The 10 Best Joan Jett Songs of All-Time

Joan Jett

Joan Jett is nothing short of a rock icon. Since her earliest days with the Runaways to her latest work as a solo performer, she’s been showing that women can rock just as hard as men and not have to apologize for doing it. This is an artist who doesn’t just know how to write a great song, but who knows how to deliver it; who knows when to reign it in and when to let it go. Now aged 62 years old, Jett has been gunning it for over 40 years and shows no signs of slowing down anytime soon. Get ready to re-embrace your love for rock and roll as we count down the ten best Joan Jett songs of all time.

10. Fake Friends


If Jett was running out of ideas for album titles by 1983, she wasn’t running out of ideas for classic songs. Taken from the very straightforwardly titled “Album,” “Fake Friends” has enough rock, enough pop, and enough glam to rank among her best work. It didn’t sell too well at the time, but in retrospect, it probably should have.

9. Do You Wanna Touch Me?


These days, the thought of Garry Glitter singing ‘Do You Wanna Touch Me?’ to an audience of screaming young fans is enough to send shivers down your spine. But before his predatory predilections turned him into a pariah of the worst kind, it was his talent for crafting a catchy chorus that grabbed all the attention. Jett was a fan, but rather than simply emulate her hero, she went one step further and bettered him. Glitter’s version of “Do You Wanna Touch Me?” is decent enough, but it’s essentially standard glam rock fare. Jett’s version is bigger, shinier, glossier, and much, much deserving of a place in rock history.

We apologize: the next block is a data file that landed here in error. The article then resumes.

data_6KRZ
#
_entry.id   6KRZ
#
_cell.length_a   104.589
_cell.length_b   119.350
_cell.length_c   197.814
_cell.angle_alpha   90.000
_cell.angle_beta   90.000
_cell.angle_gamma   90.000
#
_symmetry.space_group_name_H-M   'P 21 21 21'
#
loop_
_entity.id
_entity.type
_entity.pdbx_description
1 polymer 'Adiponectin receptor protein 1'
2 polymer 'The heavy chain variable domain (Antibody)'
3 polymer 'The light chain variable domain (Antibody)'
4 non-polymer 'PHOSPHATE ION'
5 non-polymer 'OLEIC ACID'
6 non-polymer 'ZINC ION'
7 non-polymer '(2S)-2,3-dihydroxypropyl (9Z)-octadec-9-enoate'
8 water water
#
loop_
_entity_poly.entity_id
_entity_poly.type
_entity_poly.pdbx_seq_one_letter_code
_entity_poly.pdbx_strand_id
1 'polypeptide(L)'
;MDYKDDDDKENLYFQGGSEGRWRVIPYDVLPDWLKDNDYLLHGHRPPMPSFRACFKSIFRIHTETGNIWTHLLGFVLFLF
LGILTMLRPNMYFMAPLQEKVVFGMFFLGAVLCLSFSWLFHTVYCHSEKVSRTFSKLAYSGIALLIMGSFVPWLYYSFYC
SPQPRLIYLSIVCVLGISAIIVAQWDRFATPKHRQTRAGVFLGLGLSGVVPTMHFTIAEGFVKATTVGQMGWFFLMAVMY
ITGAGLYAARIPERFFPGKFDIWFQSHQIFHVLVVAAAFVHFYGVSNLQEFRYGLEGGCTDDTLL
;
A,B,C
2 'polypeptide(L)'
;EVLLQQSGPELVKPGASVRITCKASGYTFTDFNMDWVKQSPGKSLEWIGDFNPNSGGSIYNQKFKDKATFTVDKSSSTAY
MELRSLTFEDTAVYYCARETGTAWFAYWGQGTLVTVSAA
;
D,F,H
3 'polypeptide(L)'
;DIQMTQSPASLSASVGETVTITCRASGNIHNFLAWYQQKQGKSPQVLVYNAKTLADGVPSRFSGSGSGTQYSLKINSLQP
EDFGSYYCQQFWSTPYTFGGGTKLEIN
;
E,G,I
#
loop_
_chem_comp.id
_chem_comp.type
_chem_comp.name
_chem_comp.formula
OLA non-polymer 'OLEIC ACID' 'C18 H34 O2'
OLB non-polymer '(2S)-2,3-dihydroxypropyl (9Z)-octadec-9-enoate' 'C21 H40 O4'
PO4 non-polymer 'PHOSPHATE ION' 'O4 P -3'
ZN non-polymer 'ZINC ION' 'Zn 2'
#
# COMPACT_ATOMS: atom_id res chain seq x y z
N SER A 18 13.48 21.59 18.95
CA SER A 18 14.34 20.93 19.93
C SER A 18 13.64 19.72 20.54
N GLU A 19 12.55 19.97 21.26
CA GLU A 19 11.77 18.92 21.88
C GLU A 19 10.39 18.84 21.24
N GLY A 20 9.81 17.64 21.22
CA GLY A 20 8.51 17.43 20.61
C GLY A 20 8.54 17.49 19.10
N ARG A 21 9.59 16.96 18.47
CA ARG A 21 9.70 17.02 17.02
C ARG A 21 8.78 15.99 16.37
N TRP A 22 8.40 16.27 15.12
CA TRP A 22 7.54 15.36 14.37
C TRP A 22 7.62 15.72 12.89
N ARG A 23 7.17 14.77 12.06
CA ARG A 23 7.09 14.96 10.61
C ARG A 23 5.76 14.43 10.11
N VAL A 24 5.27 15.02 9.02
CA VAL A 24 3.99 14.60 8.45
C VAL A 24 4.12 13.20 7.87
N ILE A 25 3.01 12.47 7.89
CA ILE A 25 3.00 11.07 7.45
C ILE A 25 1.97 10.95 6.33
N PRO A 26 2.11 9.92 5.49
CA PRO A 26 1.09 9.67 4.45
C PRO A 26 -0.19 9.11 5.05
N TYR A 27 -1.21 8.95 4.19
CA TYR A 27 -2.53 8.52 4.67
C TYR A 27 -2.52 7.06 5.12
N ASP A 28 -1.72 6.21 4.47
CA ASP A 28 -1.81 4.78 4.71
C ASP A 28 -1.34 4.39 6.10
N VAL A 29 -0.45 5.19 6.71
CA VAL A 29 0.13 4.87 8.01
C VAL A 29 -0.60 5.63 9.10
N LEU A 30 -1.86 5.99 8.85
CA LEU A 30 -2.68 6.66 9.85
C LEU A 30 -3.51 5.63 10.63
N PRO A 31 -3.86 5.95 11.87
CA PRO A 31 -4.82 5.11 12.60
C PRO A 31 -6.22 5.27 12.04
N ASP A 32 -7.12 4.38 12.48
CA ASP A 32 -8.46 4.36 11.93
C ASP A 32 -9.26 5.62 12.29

8. Dead End Justice


Joan Jett was never like other teenage girls. Neither were the rest of the Runaways. Not the teenage girls most of us have either been or encountered anyway. Their drive, their mentality, and their attitude set them apart. It also helped them deliver one of the finest rock and roll albums of the 1970s in “The Runaways,” and one of the finest rock and roll songs in “Dead End Justice.” The track, which was written by Jett and sung by both her and Cherie Currie, may play out like a teen soap opera, but its jams and its hooks and its riffs are very adult, very catchy, and very, very good.

7. I Hate Myself For Loving You


Described by Society of Rock as a kickass song that showcases all the things we love about Jett, “I Hate Myself For Loving You” is a no-holds-barred, take-no-prisoners rocker that might draw inspiration from Jett’s heroes, but which is unmistakably and unrelentingly Joan Jett. No one had managed to deliver such a stomping take on ’70s glam rock before. It’s unlikely anyone will again.

6. Activity Grrrl


In 1994, Joan Jett and The Blackhearts released the album “Pure and Simple.” For whatever reason, it didn’t chime with a ’90s audience and bombed. But just because an album bombed in 1994 doesn’t mean it’s not a fine album. And it certainly doesn’t mean it doesn’t include some great songs. “Activity Grrrl” is one of them. Fiery, full of attitude, and guaranteed to make you shake your moneymaker, it deserves a lot more credit than it got at the time.